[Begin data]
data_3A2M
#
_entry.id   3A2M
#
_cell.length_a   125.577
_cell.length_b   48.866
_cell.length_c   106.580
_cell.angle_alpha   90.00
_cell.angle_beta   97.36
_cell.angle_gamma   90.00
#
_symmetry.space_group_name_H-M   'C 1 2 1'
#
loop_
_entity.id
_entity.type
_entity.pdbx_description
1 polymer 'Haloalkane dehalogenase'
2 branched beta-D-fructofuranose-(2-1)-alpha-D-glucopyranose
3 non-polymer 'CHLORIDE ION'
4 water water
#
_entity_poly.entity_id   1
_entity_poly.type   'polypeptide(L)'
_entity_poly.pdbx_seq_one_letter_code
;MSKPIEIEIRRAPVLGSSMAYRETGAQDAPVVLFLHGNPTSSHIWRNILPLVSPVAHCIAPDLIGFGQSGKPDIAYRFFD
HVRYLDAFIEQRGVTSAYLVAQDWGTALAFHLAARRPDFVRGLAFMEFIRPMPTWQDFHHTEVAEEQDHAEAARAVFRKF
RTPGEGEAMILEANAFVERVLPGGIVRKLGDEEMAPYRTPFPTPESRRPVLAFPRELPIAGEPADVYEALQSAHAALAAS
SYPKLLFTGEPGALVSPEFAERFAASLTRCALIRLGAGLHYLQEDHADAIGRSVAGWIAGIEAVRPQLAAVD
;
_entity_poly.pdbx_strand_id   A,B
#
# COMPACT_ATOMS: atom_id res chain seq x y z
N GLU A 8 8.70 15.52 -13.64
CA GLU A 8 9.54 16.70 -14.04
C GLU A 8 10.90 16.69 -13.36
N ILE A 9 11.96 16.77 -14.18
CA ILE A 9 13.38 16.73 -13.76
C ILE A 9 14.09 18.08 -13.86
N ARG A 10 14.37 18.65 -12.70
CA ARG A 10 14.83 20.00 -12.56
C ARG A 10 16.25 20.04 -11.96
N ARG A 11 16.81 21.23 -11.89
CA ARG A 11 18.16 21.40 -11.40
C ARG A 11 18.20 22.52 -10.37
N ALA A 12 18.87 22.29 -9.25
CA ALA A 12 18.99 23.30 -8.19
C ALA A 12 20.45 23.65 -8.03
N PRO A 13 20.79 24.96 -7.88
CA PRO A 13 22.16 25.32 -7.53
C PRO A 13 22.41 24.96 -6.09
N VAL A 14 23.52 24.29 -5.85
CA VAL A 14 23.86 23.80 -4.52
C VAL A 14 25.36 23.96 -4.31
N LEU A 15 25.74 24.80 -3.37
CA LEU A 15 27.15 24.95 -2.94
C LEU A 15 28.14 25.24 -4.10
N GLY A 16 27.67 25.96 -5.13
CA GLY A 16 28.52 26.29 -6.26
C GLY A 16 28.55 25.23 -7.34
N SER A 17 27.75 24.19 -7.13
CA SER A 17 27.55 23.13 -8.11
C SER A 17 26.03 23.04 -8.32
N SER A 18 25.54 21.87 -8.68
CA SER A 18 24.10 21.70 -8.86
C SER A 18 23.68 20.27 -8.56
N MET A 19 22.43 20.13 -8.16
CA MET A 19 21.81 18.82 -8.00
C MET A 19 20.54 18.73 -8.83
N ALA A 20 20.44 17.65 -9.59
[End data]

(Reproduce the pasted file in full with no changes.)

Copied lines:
data_3A2M
#
_entry.id   3A2M
#
_cell.length_a   125.577
_cell.length_b   48.866
_cell.length_c   106.580
_cell.angle_alpha   90.00
_cell.angle_beta   97.36
_cell.angle_gamma   90.00
#
_symmetry.space_group_name_H-M   'C 1 2 1'
#
loop_
_entity.id
_entity.type
_entity.pdbx_description
1 polymer 'Haloalkane dehalogenase'
2 branched beta-D-fructofuranose-(2-1)-alpha-D-glucopyranose
3 non-polymer 'CHLORIDE ION'
4 water water
#
_entity_poly.entity_id   1
_entity_poly.type   'polypeptide(L)'
_entity_poly.pdbx_seq_one_letter_code
;MSKPIEIEIRRAPVLGSSMAYRETGAQDAPVVLFLHGNPTSSHIWRNILPLVSPVAHCIAPDLIGFGQSGKPDIAYRFFD
HVRYLDAFIEQRGVTSAYLVAQDWGTALAFHLAARRPDFVRGLAFMEFIRPMPTWQDFHHTEVAEEQDHAEAARAVFRKF
RTPGEGEAMILEANAFVERVLPGGIVRKLGDEEMAPYRTPFPTPESRRPVLAFPRELPIAGEPADVYEALQSAHAALAAS
SYPKLLFTGEPGALVSPEFAERFAASLTRCALIRLGAGLHYLQEDHADAIGRSVAGWIAGIEAVRPQLAAVD
;
_entity_poly.pdbx_strand_id   A,B
#
# COMPACT_ATOMS: atom_id res chain seq x y z
N GLU A 8 8.70 15.52 -13.64
CA GLU A 8 9.54 16.70 -14.04
C GLU A 8 10.90 16.69 -13.36
N ILE A 9 11.96 16.77 -14.18
CA ILE A 9 13.38 16.73 -13.76
C ILE A 9 14.09 18.08 -13.86
N ARG A 10 14.37 18.65 -12.70
CA ARG A 10 14.83 20.00 -12.56
C ARG A 10 16.25 20.04 -11.96
N ARG A 11 16.81 21.23 -11.89
CA ARG A 11 18.16 21.40 -11.40
C ARG A 11 18.20 22.52 -10.37
N ALA A 12 18.87 22.29 -9.25
CA ALA A 12 18.99 23.30 -8.19
C ALA A 12 20.45 23.65 -8.03
N PRO A 13 20.79 24.96 -7.88
CA PRO A 13 22.16 25.32 -7.53
C PRO A 13 22.41 24.96 -6.09
N VAL A 14 23.52 24.29 -5.85
CA VAL A 14 23.86 23.80 -4.52
C VAL A 14 25.36 23.96 -4.31
N LEU A 15 25.74 24.80 -3.37
CA LEU A 15 27.15 24.95 -2.94
C LEU A 15 28.14 25.24 -4.10
N GLY A 16 27.67 25.96 -5.13
CA GLY A 16 28.52 26.29 -6.26
C GLY A 16 28.55 25.23 -7.34
N SER A 17 27.75 24.19 -7.13
CA SER A 17 27.55 23.13 -8.11
C SER A 17 26.03 23.04 -8.32
N SER A 18 25.54 21.87 -8.68
CA SER A 18 24.10 21.70 -8.86
C SER A 18 23.68 20.27 -8.56
N MET A 19 22.43 20.13 -8.16
CA MET A 19 21.81 18.82 -8.00
C MET A 19 20.54 18.73 -8.83
N ALA A 20 20.44 17.65 -9.59